In my opinion too many players were used. Yes, Roy Hodgson wants to review players like Lallana, Henderson and Rodriquez on the international stage but with just one friendly game remaining against Denmark in March before Hodgson must name his initial squad, it’s clear that he still doesn’t yet know what his best starting eleven is. And that, to me, is worrying. I wonder if the same can be said for the likes of Spain, Germany or Brazil.
Will Joe Hart be England number one? Does Roy Hodgson go with Leighton Baines or Ashley Cole at left back? Who partners Phil Jagielka at centre half?
Phil Jones struggled against Chile and the same can be said of Gary Cahill. Meanwhile on Tuesday night Chris Smalling didn’t perform at his best.
Who plays at right back; Glen Johnson or Kyle Walker? For me Kyle Walker is fantastic going forward but he leaves the side exposed at the back. Before a major international tournament it is crucial that a manager settles on a back four. Roy needs to make this decision and whoever he picks needs to play together to develop an understanding in advance.
To me, though, it is clear that England’s defence at the moment is missing a big name like John Terry or Rio Ferdinand; someone who is going to be the leader we need and will bring experience. But would a call from Roy Hodgson change either of their minds about coming out of retirement?
Put simply, there are too many questions and not enough answers.
In the Germany game, England did not even manage a shot on target; the first time that has happened at home since the Scotland game in 1999. In the absence of shooting accuracy, a solid defence becomes even more crucial.
In midfield England were certainly left exposed against Germany. The likes of Toni Kroos, Mario Goetze played well and showed their class. And with players like Thomas Muller, Mesut Ozil and Bastian Schweinsteiger not even on the pitch, Germany has creative midfield match winners in abundance. Alexis Sanchez offered a similar threat in the Chile game.
England, on the other hand, benefit from the pace of Andros Townsend, who did play considerably well in the game last night. And when Theo Walcott is fit he can strike fear into any defender….but question marks remain in place around the quality of the final ball. Yes, we can call upon the experience of Captain Steven Gerrard and Frank Lampard, but both player lack that added creativity and explosiveness that we became accustomed to seeing earlier in their careers. That creative spark over time, could, I believe, come from someone like Jack Wilshere but a lot will depend on whether he can stay fit.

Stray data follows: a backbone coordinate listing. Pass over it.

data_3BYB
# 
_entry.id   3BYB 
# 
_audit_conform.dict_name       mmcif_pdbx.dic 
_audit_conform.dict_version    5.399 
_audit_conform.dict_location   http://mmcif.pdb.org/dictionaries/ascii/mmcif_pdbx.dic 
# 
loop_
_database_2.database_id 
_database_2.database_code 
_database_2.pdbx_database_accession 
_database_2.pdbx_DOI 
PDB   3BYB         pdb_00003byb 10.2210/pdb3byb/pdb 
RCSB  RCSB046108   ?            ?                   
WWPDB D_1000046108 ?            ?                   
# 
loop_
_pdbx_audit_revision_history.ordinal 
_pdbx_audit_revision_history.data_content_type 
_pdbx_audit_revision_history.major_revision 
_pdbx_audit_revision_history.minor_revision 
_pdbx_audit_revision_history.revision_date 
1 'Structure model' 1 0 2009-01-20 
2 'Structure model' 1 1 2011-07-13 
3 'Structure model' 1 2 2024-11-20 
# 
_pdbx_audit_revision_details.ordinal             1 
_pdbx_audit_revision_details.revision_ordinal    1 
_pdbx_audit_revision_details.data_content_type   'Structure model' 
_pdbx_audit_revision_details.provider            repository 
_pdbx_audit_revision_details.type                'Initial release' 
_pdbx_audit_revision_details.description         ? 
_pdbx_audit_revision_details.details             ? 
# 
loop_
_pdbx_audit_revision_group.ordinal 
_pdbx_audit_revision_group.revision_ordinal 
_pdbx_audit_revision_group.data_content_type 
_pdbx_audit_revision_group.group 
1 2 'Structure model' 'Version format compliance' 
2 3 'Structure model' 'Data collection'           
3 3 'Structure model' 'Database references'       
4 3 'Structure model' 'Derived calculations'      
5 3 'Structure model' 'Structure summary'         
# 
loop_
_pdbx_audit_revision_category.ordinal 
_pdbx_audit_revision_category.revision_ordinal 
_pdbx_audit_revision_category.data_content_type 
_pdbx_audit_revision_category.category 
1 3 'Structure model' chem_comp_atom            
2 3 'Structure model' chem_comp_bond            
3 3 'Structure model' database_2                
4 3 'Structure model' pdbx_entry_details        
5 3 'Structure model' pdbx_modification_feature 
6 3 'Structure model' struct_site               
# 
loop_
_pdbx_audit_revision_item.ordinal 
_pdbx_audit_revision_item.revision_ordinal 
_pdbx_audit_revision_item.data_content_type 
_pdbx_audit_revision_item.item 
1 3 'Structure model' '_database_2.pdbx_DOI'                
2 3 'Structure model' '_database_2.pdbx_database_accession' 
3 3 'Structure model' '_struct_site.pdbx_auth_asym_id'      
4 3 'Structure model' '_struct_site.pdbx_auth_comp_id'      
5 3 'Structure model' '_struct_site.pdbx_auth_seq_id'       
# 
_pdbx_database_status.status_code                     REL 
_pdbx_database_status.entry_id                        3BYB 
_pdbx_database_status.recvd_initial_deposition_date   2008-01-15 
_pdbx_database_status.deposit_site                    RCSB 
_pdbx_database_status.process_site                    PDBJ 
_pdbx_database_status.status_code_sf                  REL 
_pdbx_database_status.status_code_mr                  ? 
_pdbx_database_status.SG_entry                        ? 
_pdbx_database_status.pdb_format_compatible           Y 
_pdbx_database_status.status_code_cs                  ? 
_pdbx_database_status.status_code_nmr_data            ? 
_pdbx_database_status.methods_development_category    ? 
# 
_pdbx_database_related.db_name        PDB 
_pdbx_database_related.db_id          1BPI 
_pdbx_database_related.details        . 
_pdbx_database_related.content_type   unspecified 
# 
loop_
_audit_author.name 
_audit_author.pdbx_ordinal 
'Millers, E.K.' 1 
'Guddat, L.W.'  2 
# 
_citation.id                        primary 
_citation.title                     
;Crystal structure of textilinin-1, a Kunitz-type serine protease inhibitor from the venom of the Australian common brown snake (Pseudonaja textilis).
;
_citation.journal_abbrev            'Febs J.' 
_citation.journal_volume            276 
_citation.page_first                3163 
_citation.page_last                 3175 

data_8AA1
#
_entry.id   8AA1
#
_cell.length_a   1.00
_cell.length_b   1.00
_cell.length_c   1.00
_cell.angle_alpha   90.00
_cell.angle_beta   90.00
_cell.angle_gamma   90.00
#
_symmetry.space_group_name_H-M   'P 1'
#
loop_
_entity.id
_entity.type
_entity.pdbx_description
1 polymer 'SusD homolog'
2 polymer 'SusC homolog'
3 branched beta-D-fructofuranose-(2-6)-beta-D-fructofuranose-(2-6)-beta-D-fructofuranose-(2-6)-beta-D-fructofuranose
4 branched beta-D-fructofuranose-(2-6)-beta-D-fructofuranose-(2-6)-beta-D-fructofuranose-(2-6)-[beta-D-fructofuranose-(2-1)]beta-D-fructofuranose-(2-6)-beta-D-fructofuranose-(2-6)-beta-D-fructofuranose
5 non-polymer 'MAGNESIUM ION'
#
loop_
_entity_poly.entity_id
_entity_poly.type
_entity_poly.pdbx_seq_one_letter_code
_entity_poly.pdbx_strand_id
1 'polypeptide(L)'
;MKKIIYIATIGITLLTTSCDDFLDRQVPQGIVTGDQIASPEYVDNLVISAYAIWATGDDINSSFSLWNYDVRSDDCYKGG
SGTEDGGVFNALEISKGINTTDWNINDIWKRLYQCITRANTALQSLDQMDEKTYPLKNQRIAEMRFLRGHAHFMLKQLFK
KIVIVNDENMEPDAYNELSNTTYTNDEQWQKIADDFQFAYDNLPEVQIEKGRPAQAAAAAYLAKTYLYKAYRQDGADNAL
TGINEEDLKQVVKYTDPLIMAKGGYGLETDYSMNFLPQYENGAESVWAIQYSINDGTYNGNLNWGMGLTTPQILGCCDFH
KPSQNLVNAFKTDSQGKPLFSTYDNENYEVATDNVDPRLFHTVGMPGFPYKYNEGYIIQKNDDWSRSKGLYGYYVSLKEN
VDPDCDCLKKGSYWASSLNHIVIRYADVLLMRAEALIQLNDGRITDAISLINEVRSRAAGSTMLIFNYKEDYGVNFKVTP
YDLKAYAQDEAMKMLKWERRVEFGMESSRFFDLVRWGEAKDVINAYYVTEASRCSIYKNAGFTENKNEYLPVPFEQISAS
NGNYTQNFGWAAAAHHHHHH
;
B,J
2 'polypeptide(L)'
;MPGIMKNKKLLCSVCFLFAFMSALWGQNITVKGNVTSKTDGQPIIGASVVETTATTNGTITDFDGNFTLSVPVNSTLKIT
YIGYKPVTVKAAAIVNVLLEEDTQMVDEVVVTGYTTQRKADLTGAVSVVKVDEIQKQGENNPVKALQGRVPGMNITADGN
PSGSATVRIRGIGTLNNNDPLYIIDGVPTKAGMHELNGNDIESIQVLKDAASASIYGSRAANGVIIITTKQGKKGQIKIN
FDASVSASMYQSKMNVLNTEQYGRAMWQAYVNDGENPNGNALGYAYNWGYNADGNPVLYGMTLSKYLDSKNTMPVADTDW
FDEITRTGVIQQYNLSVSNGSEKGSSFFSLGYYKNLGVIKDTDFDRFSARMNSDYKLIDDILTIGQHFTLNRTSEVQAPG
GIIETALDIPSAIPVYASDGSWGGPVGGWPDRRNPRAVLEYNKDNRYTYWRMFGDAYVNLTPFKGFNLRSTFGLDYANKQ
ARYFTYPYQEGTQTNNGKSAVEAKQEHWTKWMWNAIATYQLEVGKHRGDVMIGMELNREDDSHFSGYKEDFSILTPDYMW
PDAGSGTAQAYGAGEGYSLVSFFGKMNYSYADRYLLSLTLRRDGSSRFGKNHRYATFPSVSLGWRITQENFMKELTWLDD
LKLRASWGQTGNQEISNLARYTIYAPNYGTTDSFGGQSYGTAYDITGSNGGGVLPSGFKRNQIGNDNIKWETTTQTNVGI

Wayne Rooney, on a good day, remains one of the world’s best players. He is by far one of England’s most important players. With Andy Carroll and Danny Welbeck injured, Jemain Defoe benched and Rickie Lambert relatively inexperienced, the question of who partners Rooney up front remains unanswered.
Given his form so far this season Daniel Sturridge is in the best position to wear the number 9 shirt in Brazil. But for me, he needs to offer more in an England shirt and he lacks consistency. Playing alongside Suarez week in week out should certainly help here!
I think that, as a nation, we realise that we are no longer part of the world’s elite and that, more realistically, we find ourselves part of a group of second tier teams that, with a favourable draw, could make the quarter finals at best. So do we accept that we are not going to win the World Cup (in all honestly many of us already have!) and opt to give younger players vital tournament experience, building for the future?
One thing that Roy Hodgson has learned in the last two games is that the task facing in him Brazil is going to be incredibly tough. Unlike in previous tournaments though, when England were expected to win, this England side is a work in progress and the expectation of the nation remains grounded; all be it firmly in Roy Hodgson’s hands.
Who knows what will happen in Brazil, but all eyes will now be on the draw on December 6th. Let’s hope for a group of hope rather than the dreaded group of death.
Put yourself in the shoes of Roy Hodgson now and pick your England squad for the World Cup. Here’s mine:
Alex Oxlade Chamberlain
With legends like Ronaldo and Pelé at the country’s disposal, it is difficult to argue against Brazil’s footballing credentials when they were awarded the chance to host the biggest football tournament in the world back in 2007.
But even back then concerns were being voiced about the organisation of a tournament in a less developed country, and these issues continue to pervade the news headlines today, with just over a year before the tournament commences.